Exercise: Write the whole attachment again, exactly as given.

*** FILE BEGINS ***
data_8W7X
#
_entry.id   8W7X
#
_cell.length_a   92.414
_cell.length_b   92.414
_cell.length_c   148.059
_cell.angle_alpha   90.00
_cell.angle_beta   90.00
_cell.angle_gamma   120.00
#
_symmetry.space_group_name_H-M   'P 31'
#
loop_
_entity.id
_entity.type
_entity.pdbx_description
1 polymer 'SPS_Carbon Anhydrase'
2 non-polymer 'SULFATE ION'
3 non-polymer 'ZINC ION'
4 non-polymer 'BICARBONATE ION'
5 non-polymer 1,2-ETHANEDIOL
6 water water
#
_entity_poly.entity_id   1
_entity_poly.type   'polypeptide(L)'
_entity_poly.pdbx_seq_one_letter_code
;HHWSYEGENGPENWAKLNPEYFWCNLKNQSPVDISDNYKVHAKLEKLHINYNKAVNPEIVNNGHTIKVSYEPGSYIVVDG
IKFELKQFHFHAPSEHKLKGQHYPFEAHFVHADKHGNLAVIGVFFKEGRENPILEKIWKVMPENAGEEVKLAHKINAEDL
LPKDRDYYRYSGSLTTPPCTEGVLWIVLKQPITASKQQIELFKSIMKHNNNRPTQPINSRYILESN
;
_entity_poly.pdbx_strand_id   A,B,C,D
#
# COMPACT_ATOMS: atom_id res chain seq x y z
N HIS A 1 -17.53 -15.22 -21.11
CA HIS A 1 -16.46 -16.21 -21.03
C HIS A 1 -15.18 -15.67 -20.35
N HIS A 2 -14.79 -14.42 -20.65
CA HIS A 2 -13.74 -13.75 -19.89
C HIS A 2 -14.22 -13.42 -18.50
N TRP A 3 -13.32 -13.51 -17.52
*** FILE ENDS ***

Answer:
data_8W7X
#
_entry.id   8W7X
#
_cell.length_a   92.414
_cell.length_b   92.414
_cell.length_c   148.059
_cell.angle_alpha   90.00
_cell.angle_beta   90.00
_cell.angle_gamma   120.00
#
_symmetry.space_group_name_H-M   'P 31'
#
loop_
_entity.id
_entity.type
_entity.pdbx_description
1 polymer 'SPS_Carbon Anhydrase'
2 non-polymer 'SULFATE ION'
3 non-polymer 'ZINC ION'
4 non-polymer 'BICARBONATE ION'
5 non-polymer 1,2-ETHANEDIOL
6 water water
#
_entity_poly.entity_id   1
_entity_poly.type   'polypeptide(L)'
_entity_poly.pdbx_seq_one_letter_code
;HHWSYEGENGPENWAKLNPEYFWCNLKNQSPVDISDNYKVHAKLEKLHINYNKAVNPEIVNNGHTIKVSYEPGSYIVVDG
IKFELKQFHFHAPSEHKLKGQHYPFEAHFVHADKHGNLAVIGVFFKEGRENPILEKIWKVMPENAGEEVKLAHKINAEDL
LPKDRDYYRYSGSLTTPPCTEGVLWIVLKQPITASKQQIELFKSIMKHNNNRPTQPINSRYILESN
;
_entity_poly.pdbx_strand_id   A,B,C,D
#
# COMPACT_ATOMS: atom_id res chain seq x y z
N HIS A 1 -17.53 -15.22 -21.11
CA HIS A 1 -16.46 -16.21 -21.03
C HIS A 1 -15.18 -15.67 -20.35
N HIS A 2 -14.79 -14.42 -20.65
CA HIS A 2 -13.74 -13.75 -19.89
C HIS A 2 -14.22 -13.42 -18.50
N TRP A 3 -13.32 -13.51 -17.52